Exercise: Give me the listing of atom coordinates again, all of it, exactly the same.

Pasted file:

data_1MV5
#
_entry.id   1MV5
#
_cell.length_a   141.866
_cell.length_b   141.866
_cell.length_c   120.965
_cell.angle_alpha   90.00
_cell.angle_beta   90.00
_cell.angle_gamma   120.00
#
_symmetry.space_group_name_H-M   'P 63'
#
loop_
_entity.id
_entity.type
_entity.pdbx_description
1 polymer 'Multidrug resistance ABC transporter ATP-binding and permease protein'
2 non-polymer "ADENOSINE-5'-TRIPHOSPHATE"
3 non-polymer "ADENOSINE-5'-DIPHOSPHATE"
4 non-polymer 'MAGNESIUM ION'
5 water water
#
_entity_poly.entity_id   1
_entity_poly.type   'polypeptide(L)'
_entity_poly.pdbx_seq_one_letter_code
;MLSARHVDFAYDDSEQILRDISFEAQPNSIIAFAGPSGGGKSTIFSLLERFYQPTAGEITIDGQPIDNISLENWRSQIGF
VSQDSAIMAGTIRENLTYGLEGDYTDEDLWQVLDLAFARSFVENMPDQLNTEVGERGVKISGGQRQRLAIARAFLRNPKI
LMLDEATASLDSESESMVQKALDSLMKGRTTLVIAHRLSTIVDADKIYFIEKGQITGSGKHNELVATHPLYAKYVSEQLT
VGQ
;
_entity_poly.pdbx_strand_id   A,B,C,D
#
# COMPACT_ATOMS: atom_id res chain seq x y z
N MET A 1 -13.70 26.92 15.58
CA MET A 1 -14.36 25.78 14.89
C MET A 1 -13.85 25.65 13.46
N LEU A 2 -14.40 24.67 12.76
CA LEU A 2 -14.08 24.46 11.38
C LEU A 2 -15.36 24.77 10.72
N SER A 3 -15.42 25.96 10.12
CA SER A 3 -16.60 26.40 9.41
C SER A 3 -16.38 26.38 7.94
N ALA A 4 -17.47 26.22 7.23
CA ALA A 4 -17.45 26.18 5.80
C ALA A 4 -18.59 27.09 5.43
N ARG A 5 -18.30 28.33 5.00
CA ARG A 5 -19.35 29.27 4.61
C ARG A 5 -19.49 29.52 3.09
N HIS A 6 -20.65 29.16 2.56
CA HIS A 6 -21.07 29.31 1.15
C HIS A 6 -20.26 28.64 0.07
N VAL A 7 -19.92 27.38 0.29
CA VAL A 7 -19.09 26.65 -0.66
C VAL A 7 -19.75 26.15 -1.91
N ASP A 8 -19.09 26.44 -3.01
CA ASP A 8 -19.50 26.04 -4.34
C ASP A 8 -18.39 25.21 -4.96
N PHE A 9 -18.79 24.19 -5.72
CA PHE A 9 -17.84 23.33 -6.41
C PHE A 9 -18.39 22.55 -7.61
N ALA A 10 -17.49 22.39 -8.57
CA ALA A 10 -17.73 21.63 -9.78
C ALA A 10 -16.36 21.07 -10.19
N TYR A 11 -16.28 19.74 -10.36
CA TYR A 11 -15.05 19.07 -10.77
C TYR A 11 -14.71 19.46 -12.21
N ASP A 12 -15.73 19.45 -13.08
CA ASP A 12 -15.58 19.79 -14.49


data_1MV5
#
_entry.id   1MV5
#
_cell.length_a   141.866
_cell.length_b   141.866
_cell.length_c   120.965
_cell.angle_alpha   90.00
_cell.angle_beta   90.00
_cell.angle_gamma   120.00
#
_symmetry.space_group_name_H-M   'P 63'
#
loop_
_entity.id
_entity.type
_entity.pdbx_description
1 polymer 'Multidrug resistance ABC transporter ATP-binding and permease protein'
2 non-polymer "ADENOSINE-5'-TRIPHOSPHATE"
3 non-polymer "ADENOSINE-5'-DIPHOSPHATE"
4 non-polymer 'MAGNESIUM ION'
5 water water
#
_entity_poly.entity_id   1
_entity_poly.type   'polypeptide(L)'
_entity_poly.pdbx_seq_one_letter_code
;MLSARHVDFAYDDSEQILRDISFEAQPNSIIAFAGPSGGGKSTIFSLLERFYQPTAGEITIDGQPIDNISLENWRSQIGF
VSQDSAIMAGTIRENLTYGLEGDYTDEDLWQVLDLAFARSFVENMPDQLNTEVGERGVKISGGQRQRLAIARAFLRNPKI
LMLDEATASLDSESESMVQKALDSLMKGRTTLVIAHRLSTIVDADKIYFIEKGQITGSGKHNELVATHPLYAKYVSEQLT
VGQ
;
_entity_poly.pdbx_strand_id   A,B,C,D
#
# COMPACT_ATOMS: atom_id res chain seq x y z
N MET A 1 -13.70 26.92 15.58
CA MET A 1 -14.36 25.78 14.89
C MET A 1 -13.85 25.65 13.46
N LEU A 2 -14.40 24.67 12.76
CA LEU A 2 -14.08 24.46 11.38
C LEU A 2 -15.36 24.77 10.72
N SER A 3 -15.42 25.96 10.12
CA SER A 3 -16.60 26.40 9.41
C SER A 3 -16.38 26.38 7.94
N ALA A 4 -17.47 26.22 7.23
CA ALA A 4 -17.45 26.18 5.80
C ALA A 4 -18.59 27.09 5.43
N ARG A 5 -18.30 28.33 5.00
CA ARG A 5 -19.35 29.27 4.61
C ARG A 5 -19.49 29.52 3.09
N HIS A 6 -20.65 29.16 2.56
CA HIS A 6 -21.07 29.31 1.15
C HIS A 6 -20.26 28.64 0.07
N VAL A 7 -19.92 27.38 0.29
CA VAL A 7 -19.09 26.65 -0.66
C VAL A 7 -19.75 26.15 -1.91
N ASP A 8 -19.09 26.44 -3.01
CA ASP A 8 -19.50 26.04 -4.34
C ASP A 8 -18.39 25.21 -4.96
N PHE A 9 -18.79 24.19 -5.72
CA PHE A 9 -17.84 23.33 -6.41
C PHE A 9 -18.39 22.55 -7.61
N ALA A 10 -17.49 22.39 -8.57
CA ALA A 10 -17.73 21.63 -9.78
C ALA A 10 -16.36 21.07 -10.19
N TYR A 11 -16.28 19.74 -10.36
CA TYR A 11 -15.05 19.07 -10.77
C TYR A 11 -14.71 19.46 -12.21
N ASP A 12 -15.73 19.45 -13.08
CA ASP A 12 -15.58 19.79 -14.49